Rating: 3.5 out of 5 stars
We can thank Hayes Carll for this Rodney Crowell Christmas collection. It was Carll’s song “Grateful For Christmas” that sparked Crowell into a newfound appreciation of the holiday, one which his own feelings were conflicted at best. He admits to that when he starts the press notes accompanying this set with “My childhood memories of Christmas aren’t warm and fuzzy.”
And not surprisingly, neither is the appropriately titled Christmas Everywhere.
The 12 original songs give new meaning to the word “bittersweet.” There are feelings of sadness, disappointment, frustration, loss and even anger here, along with moments that reflect more traditional holiday cheer. The title track starts off jaunty, humorous and rooty-toot-tootin’ with “Mama wants a kitchen sink, Daddy wants a stiffer drink,” before moving into a dark, slow, dreamy few minutes where guest singer Lera Lynn asks for a time machine to take her back in order to prevent John Lennon’s murder. The combination is odd and unsettling.
That theme moves through the album. An upbeat melody on the pure country “Christmas Makes Me Sad” complete with zippy pedal steel turns gloomy with lyrics like “I’ll spend my silent night alone.” The sorrowful ballad “Merry Christmas From An Empty Bed” crawls along like an old Tom Waits narrative as the verses shift between Crowell and Brennen Leigh playing separated lovers, both miserable and dejected that their relationship disintegrated around Christmas. Absolutely heartbreaking. Then the sentiments change to the rollicking, happy-go-lucky “Very Merry Christmas” which follows, complete with honking 50’s-styled tenor sax and Jerry Lee Lewis-inspired piano is striking and not a little disconcerting.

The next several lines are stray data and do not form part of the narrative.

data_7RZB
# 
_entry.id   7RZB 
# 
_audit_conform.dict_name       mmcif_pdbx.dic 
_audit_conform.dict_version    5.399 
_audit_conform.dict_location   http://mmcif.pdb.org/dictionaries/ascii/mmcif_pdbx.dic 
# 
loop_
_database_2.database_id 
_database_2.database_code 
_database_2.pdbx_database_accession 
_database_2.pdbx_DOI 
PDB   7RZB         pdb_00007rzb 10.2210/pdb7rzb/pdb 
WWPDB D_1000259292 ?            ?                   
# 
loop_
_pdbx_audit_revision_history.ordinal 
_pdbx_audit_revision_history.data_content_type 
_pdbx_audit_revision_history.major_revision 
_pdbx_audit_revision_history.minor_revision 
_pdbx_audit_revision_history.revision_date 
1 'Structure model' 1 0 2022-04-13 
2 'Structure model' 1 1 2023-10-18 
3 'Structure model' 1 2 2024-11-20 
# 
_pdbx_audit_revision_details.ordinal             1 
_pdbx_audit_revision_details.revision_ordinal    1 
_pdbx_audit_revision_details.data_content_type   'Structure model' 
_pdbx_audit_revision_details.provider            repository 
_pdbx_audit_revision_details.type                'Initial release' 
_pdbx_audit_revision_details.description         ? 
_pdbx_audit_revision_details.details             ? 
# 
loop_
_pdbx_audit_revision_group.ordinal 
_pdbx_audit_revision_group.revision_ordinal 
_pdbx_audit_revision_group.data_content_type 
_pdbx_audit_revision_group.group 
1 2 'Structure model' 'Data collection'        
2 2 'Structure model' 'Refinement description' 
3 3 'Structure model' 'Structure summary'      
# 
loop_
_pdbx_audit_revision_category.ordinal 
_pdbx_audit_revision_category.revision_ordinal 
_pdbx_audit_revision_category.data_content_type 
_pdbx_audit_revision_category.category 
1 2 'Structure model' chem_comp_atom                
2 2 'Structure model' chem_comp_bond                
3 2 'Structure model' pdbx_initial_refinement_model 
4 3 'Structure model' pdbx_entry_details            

Emotions get raw on “Christmas in Vidor,” a duet with Mary Karr as both narrate this deeply disturbing tale of a mismatched couple, each angry and depressed about having to spend the holiday with someone they despise. Lyrics like “Can’t pay the bills/ Just pop a few pills/ Our baby girl’s due/ Hope it don’t look like you” only scratch the surface on this impossibly bleak, often bone-chilling scenario. Crowell has more problems with his family on “Let’s Skip Christmas This Year” as he sings, “Dinner plates will be thrown and your drunk uncle will leer/ We don’t belong in that sphere, let’s skip Christmas this year,” over a jumpy bluesy shuffle.
The closing sing-songy “All for Little Girls & Boys,” sung with Crowell’s daughters when they were young, leaves us in a slightly improved frame of mind. But the heavy sentiments generally outweigh the joyous ones in Crowell’s Christmas state of being. That makes this such an intriguing, unlikely and somewhat unnerving holiday release. It’s distinct from anything else you’ve probably heard.
Kudos to Crowell, one of Americana’s most daring and veteran songwriters, for having the artistic guts to work in such melancholy territory, especially under the auspices of the Christmas spirit. This is not the album to play when trimming your tree, unless your family is as dysfunctional as the characters that populate most of these songs. But it’s one that will resonate for months after the last present is unwrapped.